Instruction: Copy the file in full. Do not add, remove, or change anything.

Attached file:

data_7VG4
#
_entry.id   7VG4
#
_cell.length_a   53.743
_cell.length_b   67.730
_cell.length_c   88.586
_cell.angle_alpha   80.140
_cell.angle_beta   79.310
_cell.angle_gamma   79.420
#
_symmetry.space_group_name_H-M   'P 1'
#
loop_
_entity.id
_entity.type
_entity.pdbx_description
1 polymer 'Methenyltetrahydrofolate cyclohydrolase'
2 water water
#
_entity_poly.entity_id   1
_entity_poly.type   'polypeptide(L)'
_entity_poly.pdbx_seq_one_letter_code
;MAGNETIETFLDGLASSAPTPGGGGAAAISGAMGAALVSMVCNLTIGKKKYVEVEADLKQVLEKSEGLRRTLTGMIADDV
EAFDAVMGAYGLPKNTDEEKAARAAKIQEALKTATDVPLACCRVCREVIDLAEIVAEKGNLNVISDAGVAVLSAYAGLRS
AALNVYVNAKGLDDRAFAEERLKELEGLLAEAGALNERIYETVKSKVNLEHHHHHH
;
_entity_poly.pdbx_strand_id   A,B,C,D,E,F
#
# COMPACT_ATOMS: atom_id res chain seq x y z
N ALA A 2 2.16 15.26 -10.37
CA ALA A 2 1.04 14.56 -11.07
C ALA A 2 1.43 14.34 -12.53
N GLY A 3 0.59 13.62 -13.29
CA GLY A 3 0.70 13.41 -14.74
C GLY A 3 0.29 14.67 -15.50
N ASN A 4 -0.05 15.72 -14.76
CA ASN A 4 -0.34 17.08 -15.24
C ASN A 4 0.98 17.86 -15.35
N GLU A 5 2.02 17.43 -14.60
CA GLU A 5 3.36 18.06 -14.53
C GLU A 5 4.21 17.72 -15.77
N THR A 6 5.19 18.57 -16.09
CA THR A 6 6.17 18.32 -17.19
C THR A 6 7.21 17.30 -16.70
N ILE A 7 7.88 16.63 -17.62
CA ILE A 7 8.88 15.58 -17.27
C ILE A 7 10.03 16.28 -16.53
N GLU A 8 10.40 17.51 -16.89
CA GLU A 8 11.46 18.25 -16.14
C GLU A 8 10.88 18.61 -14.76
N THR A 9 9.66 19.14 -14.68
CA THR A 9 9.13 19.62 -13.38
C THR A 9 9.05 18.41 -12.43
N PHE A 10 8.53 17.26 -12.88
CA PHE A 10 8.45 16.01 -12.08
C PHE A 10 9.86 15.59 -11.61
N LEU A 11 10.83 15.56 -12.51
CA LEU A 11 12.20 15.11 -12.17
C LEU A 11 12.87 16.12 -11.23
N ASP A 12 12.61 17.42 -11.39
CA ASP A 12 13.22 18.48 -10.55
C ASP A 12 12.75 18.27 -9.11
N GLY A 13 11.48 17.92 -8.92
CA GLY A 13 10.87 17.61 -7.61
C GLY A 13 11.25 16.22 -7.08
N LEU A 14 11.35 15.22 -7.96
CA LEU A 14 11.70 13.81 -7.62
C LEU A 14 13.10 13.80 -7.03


data_7VG4
#
_entry.id   7VG4
#
_cell.length_a   53.743
_cell.length_b   67.730
_cell.length_c   88.586
_cell.angle_alpha   80.140
_cell.angle_beta   79.310
_cell.angle_gamma   79.420
#
_symmetry.space_group_name_H-M   'P 1'
#
loop_
_entity.id
_entity.type
_entity.pdbx_description
1 polymer 'Methenyltetrahydrofolate cyclohydrolase'
2 water water
#
_entity_poly.entity_id   1
_entity_poly.type   'polypeptide(L)'
_entity_poly.pdbx_seq_one_letter_code
;MAGNETIETFLDGLASSAPTPGGGGAAAISGAMGAALVSMVCNLTIGKKKYVEVEADLKQVLEKSEGLRRTLTGMIADDV
EAFDAVMGAYGLPKNTDEEKAARAAKIQEALKTATDVPLACCRVCREVIDLAEIVAEKGNLNVISDAGVAVLSAYAGLRS
AALNVYVNAKGLDDRAFAEERLKELEGLLAEAGALNERIYETVKSKVNLEHHHHHH
;
_entity_poly.pdbx_strand_id   A,B,C,D,E,F
#
# COMPACT_ATOMS: atom_id res chain seq x y z
N ALA A 2 2.16 15.26 -10.37
CA ALA A 2 1.04 14.56 -11.07
C ALA A 2 1.43 14.34 -12.53
N GLY A 3 0.59 13.62 -13.29
CA GLY A 3 0.70 13.41 -14.74
C GLY A 3 0.29 14.67 -15.50
N ASN A 4 -0.05 15.72 -14.76
CA ASN A 4 -0.34 17.08 -15.24
C ASN A 4 0.98 17.86 -15.35
N GLU A 5 2.02 17.43 -14.60
CA GLU A 5 3.36 18.06 -14.53
C GLU A 5 4.21 17.72 -15.77
N THR A 6 5.19 18.57 -16.09
CA THR A 6 6.17 18.32 -17.19
C THR A 6 7.21 17.30 -16.70
N ILE A 7 7.88 16.63 -17.62
CA ILE A 7 8.88 15.58 -17.27
C ILE A 7 10.03 16.28 -16.53
N GLU A 8 10.40 17.51 -16.89
CA GLU A 8 11.46 18.25 -16.14
C GLU A 8 10.88 18.61 -14.76
N THR A 9 9.66 19.14 -14.68
CA THR A 9 9.13 19.62 -13.38
C THR A 9 9.05 18.41 -12.43
N PHE A 10 8.53 17.26 -12.88
CA PHE A 10 8.45 16.01 -12.08
C PHE A 10 9.86 15.59 -11.61
N LEU A 11 10.83 15.56 -12.51
CA LEU A 11 12.20 15.11 -12.17
C LEU A 11 12.87 16.12 -11.23
N ASP A 12 12.61 17.42 -11.39
CA ASP A 12 13.22 18.48 -10.55
C ASP A 12 12.75 18.27 -9.11
N GLY A 13 11.48 17.92 -8.92
CA GLY A 13 10.87 17.61 -7.61
C GLY A 13 11.25 16.22 -7.08
N LEU A 14 11.35 15.22 -7.96
CA LEU A 14 11.70 13.81 -7.62
C LEU A 14 13.10 13.80 -7.03